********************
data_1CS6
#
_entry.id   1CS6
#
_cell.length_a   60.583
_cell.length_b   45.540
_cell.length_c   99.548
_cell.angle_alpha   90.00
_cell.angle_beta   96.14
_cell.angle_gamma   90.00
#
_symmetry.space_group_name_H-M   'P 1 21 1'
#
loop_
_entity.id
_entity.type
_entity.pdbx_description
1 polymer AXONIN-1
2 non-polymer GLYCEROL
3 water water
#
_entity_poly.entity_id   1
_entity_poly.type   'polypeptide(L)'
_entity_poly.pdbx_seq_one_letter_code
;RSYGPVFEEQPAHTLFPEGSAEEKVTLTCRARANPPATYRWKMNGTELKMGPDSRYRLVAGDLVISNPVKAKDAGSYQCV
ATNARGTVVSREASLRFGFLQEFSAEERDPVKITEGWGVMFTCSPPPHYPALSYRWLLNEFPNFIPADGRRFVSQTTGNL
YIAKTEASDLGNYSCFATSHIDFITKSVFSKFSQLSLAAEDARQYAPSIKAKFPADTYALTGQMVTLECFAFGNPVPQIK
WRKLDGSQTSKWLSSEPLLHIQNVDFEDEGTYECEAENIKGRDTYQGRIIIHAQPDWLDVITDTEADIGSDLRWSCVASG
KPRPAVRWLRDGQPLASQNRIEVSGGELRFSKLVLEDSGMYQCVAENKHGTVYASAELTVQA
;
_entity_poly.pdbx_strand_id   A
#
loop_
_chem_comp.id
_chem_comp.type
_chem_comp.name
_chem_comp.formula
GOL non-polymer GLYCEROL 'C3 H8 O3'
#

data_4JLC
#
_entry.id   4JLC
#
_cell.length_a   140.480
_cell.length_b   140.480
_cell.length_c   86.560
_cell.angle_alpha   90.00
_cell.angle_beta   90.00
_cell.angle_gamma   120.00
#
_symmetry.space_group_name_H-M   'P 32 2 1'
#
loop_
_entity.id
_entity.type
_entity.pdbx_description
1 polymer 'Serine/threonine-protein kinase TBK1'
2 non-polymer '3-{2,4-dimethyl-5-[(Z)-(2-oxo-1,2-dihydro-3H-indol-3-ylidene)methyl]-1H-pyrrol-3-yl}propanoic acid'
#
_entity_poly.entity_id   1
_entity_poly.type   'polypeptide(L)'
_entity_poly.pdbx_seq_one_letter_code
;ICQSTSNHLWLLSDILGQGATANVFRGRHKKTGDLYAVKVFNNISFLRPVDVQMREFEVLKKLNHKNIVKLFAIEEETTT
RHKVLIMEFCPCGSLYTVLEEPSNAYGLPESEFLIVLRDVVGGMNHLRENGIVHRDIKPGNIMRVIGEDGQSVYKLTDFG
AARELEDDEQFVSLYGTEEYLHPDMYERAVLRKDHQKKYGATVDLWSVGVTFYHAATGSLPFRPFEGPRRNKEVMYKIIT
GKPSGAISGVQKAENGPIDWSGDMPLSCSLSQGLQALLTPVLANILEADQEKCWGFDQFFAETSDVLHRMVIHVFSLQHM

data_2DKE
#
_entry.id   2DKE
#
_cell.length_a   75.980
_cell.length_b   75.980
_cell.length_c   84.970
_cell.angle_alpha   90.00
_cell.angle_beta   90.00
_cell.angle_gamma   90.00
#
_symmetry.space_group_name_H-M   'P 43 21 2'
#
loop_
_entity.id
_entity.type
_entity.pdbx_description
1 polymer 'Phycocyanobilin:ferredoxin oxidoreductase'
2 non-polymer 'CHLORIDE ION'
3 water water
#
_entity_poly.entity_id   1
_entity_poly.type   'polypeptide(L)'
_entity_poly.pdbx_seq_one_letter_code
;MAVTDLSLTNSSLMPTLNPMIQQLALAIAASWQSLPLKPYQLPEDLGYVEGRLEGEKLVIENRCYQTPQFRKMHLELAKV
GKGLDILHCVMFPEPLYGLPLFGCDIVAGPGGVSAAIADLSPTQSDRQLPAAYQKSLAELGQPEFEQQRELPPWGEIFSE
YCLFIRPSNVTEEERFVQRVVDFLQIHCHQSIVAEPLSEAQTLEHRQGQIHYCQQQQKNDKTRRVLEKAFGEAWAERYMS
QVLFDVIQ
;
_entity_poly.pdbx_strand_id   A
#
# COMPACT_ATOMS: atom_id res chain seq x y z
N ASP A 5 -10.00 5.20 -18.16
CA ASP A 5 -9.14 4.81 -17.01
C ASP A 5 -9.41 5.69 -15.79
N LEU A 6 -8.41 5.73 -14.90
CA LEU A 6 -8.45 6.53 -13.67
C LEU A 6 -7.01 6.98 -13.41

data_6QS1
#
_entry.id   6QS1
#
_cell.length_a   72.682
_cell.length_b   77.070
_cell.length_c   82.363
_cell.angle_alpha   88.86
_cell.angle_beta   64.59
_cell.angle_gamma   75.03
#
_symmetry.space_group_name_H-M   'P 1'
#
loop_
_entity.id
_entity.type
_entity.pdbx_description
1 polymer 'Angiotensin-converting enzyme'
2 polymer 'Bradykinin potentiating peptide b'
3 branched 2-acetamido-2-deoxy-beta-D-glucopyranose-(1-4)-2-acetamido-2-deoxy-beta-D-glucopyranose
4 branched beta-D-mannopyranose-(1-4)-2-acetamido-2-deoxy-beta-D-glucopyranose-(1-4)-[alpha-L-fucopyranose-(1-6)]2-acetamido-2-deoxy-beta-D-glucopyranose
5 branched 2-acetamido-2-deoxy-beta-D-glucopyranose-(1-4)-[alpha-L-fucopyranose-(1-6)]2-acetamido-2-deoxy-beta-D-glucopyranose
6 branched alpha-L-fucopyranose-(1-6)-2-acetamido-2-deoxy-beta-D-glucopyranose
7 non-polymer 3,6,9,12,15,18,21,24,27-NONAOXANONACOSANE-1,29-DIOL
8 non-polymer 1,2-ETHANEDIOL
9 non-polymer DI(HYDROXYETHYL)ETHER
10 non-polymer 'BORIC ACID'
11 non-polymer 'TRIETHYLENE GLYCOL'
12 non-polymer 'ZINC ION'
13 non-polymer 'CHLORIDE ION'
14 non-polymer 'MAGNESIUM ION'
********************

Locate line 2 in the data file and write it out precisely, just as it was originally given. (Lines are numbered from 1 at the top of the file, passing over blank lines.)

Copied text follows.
#